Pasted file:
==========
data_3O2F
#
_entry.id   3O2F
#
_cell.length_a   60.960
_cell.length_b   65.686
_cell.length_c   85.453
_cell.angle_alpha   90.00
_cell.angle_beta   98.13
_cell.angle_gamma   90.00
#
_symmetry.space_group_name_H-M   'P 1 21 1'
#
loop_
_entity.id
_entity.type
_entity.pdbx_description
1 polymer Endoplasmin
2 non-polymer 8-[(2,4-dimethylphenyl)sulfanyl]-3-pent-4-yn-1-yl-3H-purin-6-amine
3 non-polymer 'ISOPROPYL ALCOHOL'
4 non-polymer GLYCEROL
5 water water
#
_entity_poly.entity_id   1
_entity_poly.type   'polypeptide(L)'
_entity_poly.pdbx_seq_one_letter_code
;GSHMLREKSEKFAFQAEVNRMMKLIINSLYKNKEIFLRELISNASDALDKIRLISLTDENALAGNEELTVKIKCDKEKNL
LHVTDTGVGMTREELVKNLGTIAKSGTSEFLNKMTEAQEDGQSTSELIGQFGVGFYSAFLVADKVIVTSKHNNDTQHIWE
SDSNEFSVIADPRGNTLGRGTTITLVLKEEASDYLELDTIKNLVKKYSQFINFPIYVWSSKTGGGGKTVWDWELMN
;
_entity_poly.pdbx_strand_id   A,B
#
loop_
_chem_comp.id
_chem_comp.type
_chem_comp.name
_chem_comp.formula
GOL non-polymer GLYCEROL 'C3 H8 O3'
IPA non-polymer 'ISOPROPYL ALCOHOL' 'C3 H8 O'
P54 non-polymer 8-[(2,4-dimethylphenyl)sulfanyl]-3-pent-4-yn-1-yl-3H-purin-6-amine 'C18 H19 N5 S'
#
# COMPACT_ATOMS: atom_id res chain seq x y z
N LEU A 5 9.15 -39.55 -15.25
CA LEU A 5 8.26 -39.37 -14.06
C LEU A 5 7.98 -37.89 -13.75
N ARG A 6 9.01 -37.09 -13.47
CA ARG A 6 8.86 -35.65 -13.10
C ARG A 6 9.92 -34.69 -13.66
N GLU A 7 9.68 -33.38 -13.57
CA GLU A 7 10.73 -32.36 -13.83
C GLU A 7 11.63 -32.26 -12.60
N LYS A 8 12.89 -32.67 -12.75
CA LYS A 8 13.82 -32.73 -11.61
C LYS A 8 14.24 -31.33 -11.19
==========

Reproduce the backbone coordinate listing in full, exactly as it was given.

data_3O2F
#
_entry.id   3O2F
#
_cell.length_a   60.960
_cell.length_b   65.686
_cell.length_c   85.453
_cell.angle_alpha   90.00
_cell.angle_beta   98.13
_cell.angle_gamma   90.00
#
_symmetry.space_group_name_H-M   'P 1 21 1'
#
loop_
_entity.id
_entity.type
_entity.pdbx_description
1 polymer Endoplasmin
2 non-polymer 8-[(2,4-dimethylphenyl)sulfanyl]-3-pent-4-yn-1-yl-3H-purin-6-amine
3 non-polymer 'ISOPROPYL ALCOHOL'
4 non-polymer GLYCEROL
5 water water
#
_entity_poly.entity_id   1
_entity_poly.type   'polypeptide(L)'
_entity_poly.pdbx_seq_one_letter_code
;GSHMLREKSEKFAFQAEVNRMMKLIINSLYKNKEIFLRELISNASDALDKIRLISLTDENALAGNEELTVKIKCDKEKNL
LHVTDTGVGMTREELVKNLGTIAKSGTSEFLNKMTEAQEDGQSTSELIGQFGVGFYSAFLVADKVIVTSKHNNDTQHIWE
SDSNEFSVIADPRGNTLGRGTTITLVLKEEASDYLELDTIKNLVKKYSQFINFPIYVWSSKTGGGGKTVWDWELMN
;
_entity_poly.pdbx_strand_id   A,B
#
loop_
_chem_comp.id
_chem_comp.type
_chem_comp.name
_chem_comp.formula
GOL non-polymer GLYCEROL 'C3 H8 O3'
IPA non-polymer 'ISOPROPYL ALCOHOL' 'C3 H8 O'
P54 non-polymer 8-[(2,4-dimethylphenyl)sulfanyl]-3-pent-4-yn-1-yl-3H-purin-6-amine 'C18 H19 N5 S'
#
# COMPACT_ATOMS: atom_id res chain seq x y z
N LEU A 5 9.15 -39.55 -15.25
CA LEU A 5 8.26 -39.37 -14.06
C LEU A 5 7.98 -37.89 -13.75
N ARG A 6 9.01 -37.09 -13.47
CA ARG A 6 8.86 -35.65 -13.10
C ARG A 6 9.92 -34.69 -13.66
N GLU A 7 9.68 -33.38 -13.57
CA GLU A 7 10.73 -32.36 -13.83
C GLU A 7 11.63 -32.26 -12.60
N LYS A 8 12.89 -32.67 -12.75
CA LYS A 8 13.82 -32.73 -11.61
C LYS A 8 14.24 -31.33 -11.19